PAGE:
Bullz-Eye’s 2013 TV Power Rankings

When we published our first TV Power Rankings in 2005 listing the best shows on television, the revolution in TV viewing habits was well underway with cable shows like “The Sopranos” raising the bar for TV dramas. Meanwhile, DVDs and on-demand viewing started to change the way we watched our favorite programs and discovered new ones. Since then, the changes have only accelerated, and now many teenagers and people of all ages are addicted to streaming TV, watching everything by their own schedules. Many have even “cut the cord” and eliminated their cable TV subscriptions altogether. Water-cooler discussions about “must-see TV” have given way to shows aimed at niche audiences.

With these developments, the quality of the shows has improved dramatically. That may not be true for sitcoms and most of the stuff on network TV, but many have called this the new “golden era of television,” as the cable networks in particular have given talented writers and directors the freedom to create masterpieces like “The Wire” and “Breaking Bad.” Now with Netflix triumphantly entering the fray with the excellent “House of Cards,” the bar keeps getting raised even higher. I watch fewer movies these days as the quality rarely matches that of the best TV shows, which also have the advantage of developing characters over a much longer time period.

“Breaking Bad” has been one of our favorites for years, and it tops our list again as it completes its final season. When it’s all said and done, it will be part of every conversation of the best TV shows ever. Our list is dominated by cable TV dramas and we’ve left off reality shows. Some are entertaining, but none match the quality of the programs on our list.

We’ve kept spoilers to a minimum, but you might want to avoid some of the write-ups if you want to avoid learning about plot developments.

1. Breaking Bad

Expectations for the fifth season of Vince Gilligan’s “Breaking Bad” would’ve been running high anyway, given that Season 4 concluded with Walter White (Bryan Cranston) bringing an explosive end to Gus Fring (Giancarlo Esposito) while also revealing just how far he was willing to sink to get things his way. It doesn’t get much lower than poisoning a child to trick your former partner into working for you again, but the knowledge that it truly was the beginning of the end (i.e. the final season) really amped up the adrenaline. With posters for Season 5 showing Walt surrounded by stacks of cash and emblazoned with the tagline “Hail to the King,” the question at hand was whether or not Mr. White would be able to keep his ego in check successfully enough to take over Gus’s meth empire. The answer: not entirely. Although Mike (Jonathan Banks) agreed to join the operation more out of an attempt to help keep Jesse (Aaron Paul) safe, he quickly grew frustrated and tried to bail out, only to end up in a terminal tussle with Walt. Meanwhile, the domestic situation in the White house has reached all new levels of tension, thanks to a power struggle of sorts between Walt and Skyler (Anna Gunn). As the first half of Season 5 wrapped up, however, the biggest reveal of all took place, with Walt’s DEA-agent brother-in-law, Hank Schrader (Dean Norris), finally discovering that he’s the infamous Heisenberg. This show has yet to disappoint, and there’s no reason to think it’s going to start now. – Will Harris. Check out our “Breaking Bad” blog here and our Fan Hub page here.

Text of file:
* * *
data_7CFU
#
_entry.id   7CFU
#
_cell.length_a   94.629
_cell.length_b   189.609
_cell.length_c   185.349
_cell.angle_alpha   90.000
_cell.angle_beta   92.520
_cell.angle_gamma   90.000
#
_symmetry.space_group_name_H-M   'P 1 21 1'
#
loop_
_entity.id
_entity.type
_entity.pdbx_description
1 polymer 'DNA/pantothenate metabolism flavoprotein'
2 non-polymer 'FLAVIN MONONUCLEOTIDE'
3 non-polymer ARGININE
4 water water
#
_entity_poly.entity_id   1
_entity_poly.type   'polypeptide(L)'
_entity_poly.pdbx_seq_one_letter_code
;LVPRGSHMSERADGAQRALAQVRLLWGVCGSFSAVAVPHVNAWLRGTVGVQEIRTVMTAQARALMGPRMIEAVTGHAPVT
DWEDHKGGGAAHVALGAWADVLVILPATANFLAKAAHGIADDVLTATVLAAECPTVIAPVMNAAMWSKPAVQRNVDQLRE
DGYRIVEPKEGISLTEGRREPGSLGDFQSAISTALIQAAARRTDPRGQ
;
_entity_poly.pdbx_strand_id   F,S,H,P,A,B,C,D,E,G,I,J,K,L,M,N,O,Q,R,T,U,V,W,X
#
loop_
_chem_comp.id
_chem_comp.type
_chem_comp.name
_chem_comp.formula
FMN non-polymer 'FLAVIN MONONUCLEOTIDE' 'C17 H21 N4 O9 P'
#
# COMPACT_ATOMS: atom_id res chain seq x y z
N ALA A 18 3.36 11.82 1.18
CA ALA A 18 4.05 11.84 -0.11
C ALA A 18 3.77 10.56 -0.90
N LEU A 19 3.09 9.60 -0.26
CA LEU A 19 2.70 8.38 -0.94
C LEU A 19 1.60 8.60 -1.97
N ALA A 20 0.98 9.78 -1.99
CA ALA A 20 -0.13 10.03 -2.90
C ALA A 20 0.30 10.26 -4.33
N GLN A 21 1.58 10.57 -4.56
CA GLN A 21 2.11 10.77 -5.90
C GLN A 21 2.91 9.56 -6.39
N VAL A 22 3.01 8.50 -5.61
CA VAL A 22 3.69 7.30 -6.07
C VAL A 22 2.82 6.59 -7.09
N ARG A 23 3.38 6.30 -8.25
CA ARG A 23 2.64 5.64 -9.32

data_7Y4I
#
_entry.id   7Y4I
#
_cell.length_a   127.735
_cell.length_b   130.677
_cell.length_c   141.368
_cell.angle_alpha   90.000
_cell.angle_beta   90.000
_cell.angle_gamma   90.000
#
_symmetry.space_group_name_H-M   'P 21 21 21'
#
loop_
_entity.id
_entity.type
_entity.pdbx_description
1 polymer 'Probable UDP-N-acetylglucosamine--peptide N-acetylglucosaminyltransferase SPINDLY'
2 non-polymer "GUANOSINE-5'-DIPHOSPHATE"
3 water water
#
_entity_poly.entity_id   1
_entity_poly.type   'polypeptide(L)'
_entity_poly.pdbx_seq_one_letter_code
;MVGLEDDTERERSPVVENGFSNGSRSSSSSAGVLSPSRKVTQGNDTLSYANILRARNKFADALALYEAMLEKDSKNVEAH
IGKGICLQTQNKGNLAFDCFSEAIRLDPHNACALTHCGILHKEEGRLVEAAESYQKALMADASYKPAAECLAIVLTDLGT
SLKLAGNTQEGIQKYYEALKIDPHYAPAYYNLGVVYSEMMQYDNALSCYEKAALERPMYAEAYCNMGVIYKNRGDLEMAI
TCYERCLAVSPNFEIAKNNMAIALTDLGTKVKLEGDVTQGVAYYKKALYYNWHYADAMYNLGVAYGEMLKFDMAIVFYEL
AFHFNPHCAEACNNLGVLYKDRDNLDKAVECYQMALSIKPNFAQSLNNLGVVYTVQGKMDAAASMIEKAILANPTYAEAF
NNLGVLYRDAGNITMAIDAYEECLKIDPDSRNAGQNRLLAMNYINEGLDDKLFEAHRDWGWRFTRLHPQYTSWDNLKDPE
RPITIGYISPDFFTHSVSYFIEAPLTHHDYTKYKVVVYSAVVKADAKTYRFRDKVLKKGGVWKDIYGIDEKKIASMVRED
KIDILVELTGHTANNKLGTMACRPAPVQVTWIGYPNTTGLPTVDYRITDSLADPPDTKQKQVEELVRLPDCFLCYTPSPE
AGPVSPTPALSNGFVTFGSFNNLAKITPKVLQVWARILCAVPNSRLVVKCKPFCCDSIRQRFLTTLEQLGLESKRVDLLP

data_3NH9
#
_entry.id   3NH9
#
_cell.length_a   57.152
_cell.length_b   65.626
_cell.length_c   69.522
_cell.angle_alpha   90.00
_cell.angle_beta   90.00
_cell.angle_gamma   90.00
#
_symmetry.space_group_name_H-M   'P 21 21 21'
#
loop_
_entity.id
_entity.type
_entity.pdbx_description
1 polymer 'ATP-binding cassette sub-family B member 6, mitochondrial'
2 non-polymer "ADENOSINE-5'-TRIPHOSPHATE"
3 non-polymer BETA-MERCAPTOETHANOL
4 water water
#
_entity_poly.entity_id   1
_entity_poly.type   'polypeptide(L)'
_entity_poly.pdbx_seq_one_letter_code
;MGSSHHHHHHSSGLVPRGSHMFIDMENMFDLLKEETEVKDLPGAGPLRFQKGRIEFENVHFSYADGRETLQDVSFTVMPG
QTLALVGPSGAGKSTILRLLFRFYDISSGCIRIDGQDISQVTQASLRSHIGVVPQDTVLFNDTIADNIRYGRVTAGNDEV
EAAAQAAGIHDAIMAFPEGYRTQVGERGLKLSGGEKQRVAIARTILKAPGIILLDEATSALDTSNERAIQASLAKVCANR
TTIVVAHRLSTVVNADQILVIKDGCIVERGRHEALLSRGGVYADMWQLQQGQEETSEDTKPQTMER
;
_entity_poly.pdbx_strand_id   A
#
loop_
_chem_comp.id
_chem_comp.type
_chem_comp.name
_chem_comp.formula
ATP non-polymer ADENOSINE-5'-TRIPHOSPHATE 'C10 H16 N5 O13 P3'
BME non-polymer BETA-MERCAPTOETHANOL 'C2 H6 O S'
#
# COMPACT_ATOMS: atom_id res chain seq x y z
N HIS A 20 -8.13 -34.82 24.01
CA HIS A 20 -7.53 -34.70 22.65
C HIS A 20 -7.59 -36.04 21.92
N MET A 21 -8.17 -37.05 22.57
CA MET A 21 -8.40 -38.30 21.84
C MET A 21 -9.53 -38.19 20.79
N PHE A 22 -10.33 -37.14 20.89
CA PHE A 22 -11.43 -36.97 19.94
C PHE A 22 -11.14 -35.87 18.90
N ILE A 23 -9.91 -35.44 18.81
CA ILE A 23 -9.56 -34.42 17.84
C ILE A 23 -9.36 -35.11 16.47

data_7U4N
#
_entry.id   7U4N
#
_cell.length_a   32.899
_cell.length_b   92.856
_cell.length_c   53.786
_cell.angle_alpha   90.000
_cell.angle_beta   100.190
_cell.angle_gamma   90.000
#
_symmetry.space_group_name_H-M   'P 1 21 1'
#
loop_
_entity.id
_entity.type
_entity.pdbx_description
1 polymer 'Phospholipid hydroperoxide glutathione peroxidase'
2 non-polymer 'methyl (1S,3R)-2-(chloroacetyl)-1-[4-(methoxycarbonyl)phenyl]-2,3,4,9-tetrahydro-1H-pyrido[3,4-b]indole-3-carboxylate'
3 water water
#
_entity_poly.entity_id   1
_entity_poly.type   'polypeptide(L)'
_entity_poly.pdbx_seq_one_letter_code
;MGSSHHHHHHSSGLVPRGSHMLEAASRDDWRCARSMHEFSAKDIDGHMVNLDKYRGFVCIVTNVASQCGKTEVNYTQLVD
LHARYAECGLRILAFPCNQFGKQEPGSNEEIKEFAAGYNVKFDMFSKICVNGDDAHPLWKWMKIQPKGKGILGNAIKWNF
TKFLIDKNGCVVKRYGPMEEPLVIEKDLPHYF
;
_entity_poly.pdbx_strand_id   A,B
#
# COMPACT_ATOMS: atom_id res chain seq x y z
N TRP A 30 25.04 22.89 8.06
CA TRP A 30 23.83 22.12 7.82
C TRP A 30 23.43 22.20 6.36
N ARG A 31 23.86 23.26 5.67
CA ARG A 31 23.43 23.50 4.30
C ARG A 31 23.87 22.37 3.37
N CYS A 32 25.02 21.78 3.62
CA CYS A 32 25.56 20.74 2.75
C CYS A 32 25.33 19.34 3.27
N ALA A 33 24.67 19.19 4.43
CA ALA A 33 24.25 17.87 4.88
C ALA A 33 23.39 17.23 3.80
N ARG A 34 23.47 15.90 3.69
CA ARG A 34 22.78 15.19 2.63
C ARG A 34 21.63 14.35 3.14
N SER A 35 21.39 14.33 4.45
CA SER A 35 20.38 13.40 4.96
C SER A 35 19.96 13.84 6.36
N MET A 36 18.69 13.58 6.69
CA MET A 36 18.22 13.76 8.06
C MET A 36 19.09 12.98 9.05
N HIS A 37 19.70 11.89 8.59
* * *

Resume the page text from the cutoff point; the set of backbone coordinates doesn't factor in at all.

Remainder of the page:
Breaking Bad Mike and Jesse

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Blu Tuesday: Political Edition

The hits keep on coming this week with several more high-profile releases, but you better enjoy it now, because the next few weeks don’t look nearly as promising. In fact, there are so few quality Blu-rays hitting stores in late March/early April that I’ll either be skipping my column during those weeks, or I’ll combine them into one post. With that said, there’s plenty worth being excited about today, with such a heavy emphasis on politically-themed films and TV series that you’d almost think it was November again.

“Lincoln”

Steven Spielberg has been trying to make a movie about Abraham Lincoln for so long that it seemed like it might never happen. But after years stuck in development, his passion project finally got made, albeit with a different actor in the title role. Though Daniel Day-Lewis is certainly no slouch, the prospect of Liam Neeson reteaming with his “Schindler’s List” director was a lot more exciting. Nevertheless, Day-Lewis proves himself a more than adequate replacement as the 16th U.S. President, commanding the screen with a vigor that combats the film’s languid pace. His Lincoln is stubborn and stoic, but also witty when the mood permits, and though he was the only cast member to win an Oscar for his performance, the acting is top-notch all around, including fellow nominees Tommy Lee Jones and Sally Field, and James Spader as a slimy lobbyist. While the more bureaucratic scenes drag on for too long, they’re a big part of what “Lincoln” is all about and provide some of the film’s best moments. The movie does get a little too caught up in the intricacies of the political process at times, but it’s an engaging behind the scenes look at one of the country’s most historic moments.

Blu-ray Highlight: A review copy didn’t arrive in time, but some quick research shows that there are two versions of the Blu-ray available: a barebones two-disc edition with a pair of brief featurettes and a four-disc edition with an additional 65 minutes of bonus material. If you’re a history buff, or you just really like behind-the-scenes extras, go with the latter set. Otherwise, the two-disc version should suffice.

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